The menu is extensive, serving breakfast, lunch, and dinner. I had the ahi tuna fish tacos, which were divine, but if you’re the more carnivorous type the burgers are said to be the best in Santa Barbara County.
After lunch, I recommend paying a visit to Jedlicka’s for authentic Western wear and equestrian apparel for both Western and English riders. The store has been in operation since 1932, when George “Jed” Jedlicka began a shoe repair and boot-making business that became popular with locals, cowboys, and politicians. There is also a Jedlicka’s location in Santa Barbara.
Los Olivos General Store offers a modern take on the old favorite neighborhood store. I loved the selection of locally produced artisan items and home decor, jewelry, books, and food items.
Located on the corner of Grand Avenue and Highway 154, the Refugio Ranch tasting room invites you to sit and stay for a while. Belly up to the bar and chat with the knowledgeable and friendly staff. The décor is decidedly Western but with a hippie-esque, bohemian vibe, which I absolutely loved. I spent almost as much time photographing the interior of the tasting room as I did tasting!
My favorite wine here was the 2011 Inseno, which Robert Parker’s Wine Advocate gave 92 points. A blend of 57% Roussane and 47% Viognier, this wine can only be described as luscious and decadent. There are notes of ripe apricots, caramel, cardamom, and star fruit, while the palate shows warm peach, brioche, and papaya. This wine would pair well with most Asian foods, curries, or a nice Camembert cheese. Refugio Ranch is the only winery in Santa Barbara County that makes this Rhône-style Viognier.
I also loved the 2011 Tiradora, a 100% Sauvignon Blanc. The nose is of lime, wet stone, pear, and peach. Fermented in concrete and stainless steel with a small percentage seeing neutral oak, this wine is produced entirely from fruit harvested at the Refugio Ranch vineyards in Santa Ynez Valley. I wish I’d had the Tiradora with my fish tacos.
If you’re up for another tasting and want to enjoy the sweeping vistas and wide-open spaces of Santa Ynez, visit an estate winery with a tasting room on-site. Many have picnic tables and gardens where you can bring a portable lunch to enjoy along with your tasting.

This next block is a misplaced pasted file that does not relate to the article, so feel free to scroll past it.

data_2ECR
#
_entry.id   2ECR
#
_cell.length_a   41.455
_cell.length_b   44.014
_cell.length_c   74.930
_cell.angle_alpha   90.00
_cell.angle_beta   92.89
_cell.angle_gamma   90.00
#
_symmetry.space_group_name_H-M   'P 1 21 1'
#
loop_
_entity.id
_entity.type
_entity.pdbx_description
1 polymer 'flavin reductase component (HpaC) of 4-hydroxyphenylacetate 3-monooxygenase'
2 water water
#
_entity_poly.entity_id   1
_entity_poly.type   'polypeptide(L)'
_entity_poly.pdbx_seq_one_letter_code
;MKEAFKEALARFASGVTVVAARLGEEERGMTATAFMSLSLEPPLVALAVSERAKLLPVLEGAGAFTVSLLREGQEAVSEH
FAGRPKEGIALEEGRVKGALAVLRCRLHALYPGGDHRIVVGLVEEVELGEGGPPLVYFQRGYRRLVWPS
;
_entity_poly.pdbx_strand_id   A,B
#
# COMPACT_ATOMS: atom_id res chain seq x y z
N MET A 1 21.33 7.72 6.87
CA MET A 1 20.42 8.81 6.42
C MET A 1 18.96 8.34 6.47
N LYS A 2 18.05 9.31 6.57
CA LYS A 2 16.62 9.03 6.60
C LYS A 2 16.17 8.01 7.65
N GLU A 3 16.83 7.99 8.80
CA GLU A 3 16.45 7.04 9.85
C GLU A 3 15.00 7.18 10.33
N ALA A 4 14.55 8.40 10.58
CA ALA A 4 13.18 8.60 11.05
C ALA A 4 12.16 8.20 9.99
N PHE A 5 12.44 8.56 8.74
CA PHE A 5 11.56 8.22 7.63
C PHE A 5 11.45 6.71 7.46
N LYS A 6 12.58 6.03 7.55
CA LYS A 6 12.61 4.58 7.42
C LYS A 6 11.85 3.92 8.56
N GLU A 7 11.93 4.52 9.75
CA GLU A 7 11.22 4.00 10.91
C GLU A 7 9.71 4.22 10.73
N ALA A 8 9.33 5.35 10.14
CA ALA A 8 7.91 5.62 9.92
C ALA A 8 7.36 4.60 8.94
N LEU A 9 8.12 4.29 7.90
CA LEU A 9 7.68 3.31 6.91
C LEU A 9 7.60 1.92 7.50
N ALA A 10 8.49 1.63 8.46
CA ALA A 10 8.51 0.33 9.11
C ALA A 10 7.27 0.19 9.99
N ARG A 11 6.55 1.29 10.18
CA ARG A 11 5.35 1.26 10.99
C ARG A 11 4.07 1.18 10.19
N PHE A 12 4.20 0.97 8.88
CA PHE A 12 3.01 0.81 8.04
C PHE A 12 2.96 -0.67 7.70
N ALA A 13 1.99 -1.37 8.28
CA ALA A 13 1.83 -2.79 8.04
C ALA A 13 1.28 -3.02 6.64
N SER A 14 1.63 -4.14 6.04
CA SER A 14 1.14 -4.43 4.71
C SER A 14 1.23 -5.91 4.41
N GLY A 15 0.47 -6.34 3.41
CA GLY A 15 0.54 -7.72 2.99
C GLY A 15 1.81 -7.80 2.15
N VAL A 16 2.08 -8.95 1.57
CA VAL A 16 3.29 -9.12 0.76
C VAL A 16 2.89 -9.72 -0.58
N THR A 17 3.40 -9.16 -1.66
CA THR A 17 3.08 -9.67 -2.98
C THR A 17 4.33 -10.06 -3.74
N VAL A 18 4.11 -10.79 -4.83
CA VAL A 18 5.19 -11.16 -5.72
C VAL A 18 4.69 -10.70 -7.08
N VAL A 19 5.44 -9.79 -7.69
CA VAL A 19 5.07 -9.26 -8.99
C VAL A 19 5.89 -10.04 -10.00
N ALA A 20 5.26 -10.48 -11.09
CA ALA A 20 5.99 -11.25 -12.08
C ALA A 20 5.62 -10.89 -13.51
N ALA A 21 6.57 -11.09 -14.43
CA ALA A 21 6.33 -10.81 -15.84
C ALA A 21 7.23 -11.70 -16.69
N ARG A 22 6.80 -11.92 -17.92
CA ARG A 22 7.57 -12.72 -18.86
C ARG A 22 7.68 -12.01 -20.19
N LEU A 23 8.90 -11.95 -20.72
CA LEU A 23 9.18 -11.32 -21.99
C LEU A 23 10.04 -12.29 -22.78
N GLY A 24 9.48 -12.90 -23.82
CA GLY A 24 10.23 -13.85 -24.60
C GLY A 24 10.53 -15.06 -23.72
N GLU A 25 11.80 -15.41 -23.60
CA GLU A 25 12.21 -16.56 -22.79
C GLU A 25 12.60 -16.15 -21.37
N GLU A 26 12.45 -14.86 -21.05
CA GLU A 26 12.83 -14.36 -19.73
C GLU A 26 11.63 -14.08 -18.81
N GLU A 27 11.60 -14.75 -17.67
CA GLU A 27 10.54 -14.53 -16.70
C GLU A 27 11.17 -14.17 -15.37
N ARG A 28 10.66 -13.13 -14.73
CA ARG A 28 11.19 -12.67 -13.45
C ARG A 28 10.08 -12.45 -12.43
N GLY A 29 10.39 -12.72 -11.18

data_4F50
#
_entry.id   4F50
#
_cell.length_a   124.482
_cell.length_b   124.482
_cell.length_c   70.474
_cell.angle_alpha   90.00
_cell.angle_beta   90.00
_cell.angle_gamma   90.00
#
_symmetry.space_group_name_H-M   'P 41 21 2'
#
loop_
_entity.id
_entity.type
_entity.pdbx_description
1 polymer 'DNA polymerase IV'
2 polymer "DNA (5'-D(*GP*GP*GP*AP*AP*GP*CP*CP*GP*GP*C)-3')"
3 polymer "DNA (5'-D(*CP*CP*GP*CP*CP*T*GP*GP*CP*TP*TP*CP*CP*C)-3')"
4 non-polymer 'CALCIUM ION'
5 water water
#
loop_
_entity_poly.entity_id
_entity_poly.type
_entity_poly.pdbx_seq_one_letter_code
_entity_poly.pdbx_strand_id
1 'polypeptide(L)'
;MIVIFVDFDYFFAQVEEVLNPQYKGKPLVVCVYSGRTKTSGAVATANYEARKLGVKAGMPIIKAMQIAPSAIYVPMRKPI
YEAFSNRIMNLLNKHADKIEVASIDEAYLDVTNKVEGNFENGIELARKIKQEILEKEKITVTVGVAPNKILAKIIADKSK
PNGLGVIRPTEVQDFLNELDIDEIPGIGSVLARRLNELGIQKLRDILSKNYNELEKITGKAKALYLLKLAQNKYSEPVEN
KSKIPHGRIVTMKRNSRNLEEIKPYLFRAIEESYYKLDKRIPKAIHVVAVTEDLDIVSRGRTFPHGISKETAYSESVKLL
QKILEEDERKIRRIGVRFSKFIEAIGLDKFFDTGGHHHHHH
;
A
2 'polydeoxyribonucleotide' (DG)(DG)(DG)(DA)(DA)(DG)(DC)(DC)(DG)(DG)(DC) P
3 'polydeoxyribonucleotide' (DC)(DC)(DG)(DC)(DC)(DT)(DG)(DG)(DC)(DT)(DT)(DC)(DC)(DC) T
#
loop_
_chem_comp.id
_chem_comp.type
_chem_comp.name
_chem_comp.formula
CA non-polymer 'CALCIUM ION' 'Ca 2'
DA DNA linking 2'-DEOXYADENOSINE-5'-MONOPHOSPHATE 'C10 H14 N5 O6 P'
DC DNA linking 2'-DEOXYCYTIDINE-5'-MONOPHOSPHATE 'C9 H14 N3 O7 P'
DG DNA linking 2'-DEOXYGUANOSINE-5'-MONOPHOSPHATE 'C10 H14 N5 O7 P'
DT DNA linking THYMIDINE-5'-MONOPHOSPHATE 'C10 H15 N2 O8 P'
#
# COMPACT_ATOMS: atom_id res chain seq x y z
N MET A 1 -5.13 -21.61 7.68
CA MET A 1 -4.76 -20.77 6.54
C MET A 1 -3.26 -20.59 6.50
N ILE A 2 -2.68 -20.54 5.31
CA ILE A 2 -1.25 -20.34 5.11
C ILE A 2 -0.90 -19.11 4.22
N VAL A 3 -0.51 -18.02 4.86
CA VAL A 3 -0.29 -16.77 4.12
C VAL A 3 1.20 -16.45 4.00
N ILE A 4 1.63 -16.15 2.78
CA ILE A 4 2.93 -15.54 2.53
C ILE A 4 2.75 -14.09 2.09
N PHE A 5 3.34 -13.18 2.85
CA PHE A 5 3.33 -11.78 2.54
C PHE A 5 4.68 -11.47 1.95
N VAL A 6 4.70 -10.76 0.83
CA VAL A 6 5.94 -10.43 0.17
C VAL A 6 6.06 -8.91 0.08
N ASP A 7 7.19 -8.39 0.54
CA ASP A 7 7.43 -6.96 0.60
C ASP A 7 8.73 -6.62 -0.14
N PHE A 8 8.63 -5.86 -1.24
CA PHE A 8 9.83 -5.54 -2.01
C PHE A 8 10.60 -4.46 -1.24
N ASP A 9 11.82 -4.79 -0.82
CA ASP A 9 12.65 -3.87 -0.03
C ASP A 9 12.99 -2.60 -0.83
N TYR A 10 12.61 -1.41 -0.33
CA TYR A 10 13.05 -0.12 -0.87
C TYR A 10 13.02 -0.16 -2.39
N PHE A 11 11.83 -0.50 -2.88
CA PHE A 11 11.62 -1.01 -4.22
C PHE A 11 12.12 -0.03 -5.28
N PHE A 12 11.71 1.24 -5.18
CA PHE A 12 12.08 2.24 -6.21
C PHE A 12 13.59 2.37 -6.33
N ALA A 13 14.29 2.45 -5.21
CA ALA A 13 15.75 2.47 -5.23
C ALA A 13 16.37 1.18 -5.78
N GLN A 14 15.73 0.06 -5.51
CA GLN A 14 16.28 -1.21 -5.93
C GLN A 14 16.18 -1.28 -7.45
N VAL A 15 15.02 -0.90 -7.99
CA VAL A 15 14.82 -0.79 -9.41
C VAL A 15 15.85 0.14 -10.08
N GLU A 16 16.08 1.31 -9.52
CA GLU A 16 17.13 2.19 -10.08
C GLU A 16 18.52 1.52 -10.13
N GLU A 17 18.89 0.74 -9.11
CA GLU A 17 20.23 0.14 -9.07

At many of the smaller boutique wineries, the owners are often there in the tasting room or somewhere on the property, as Steve Beckman was the day I visited Beckmen Vineyards. Known for its biodynamic farming practices, Beckmen Vineyards has earned a reputation for producing consistently high quality wines. Though many vineyards in the Santa Ynez Valley are biodynamic, Beckmen has used this method since 2006 and was certified in 2009.
Go to Beckmen Vineyards for Rhône varietals, including a 2012 Estate Grenache with a nose of cherry, red licorice, pomegranate, orange rind, anise, rose petal, and cracked pepper. Complex, versatile, and delicious!
I also sampled the 2012 Grenache Block Eight, which was rich and juicy with flavors of Bing cherry, grenadine, and cranberry, and the 2011 PMV (Purisima Mountain Vineyard) Syrah Clone No. 1, which had an aromatic profile of dark chocolate, plum, blackberry, Kirsch, black pepper, and cinnamon. It was very smooth. I definitely needed food with this one; perhaps bring a doggie bag from Sides with you.
Beckmen Vineyards consistently rates high with true wine aficionados, so be sure to include it on your tasting route itinerary.
More accessible than California’s famous Napa Valley wine region—and more affordable—Santa Ynez Valley and its wines are a great value. But hurry. Like most things that are too good to be true, it probably won’t last forever.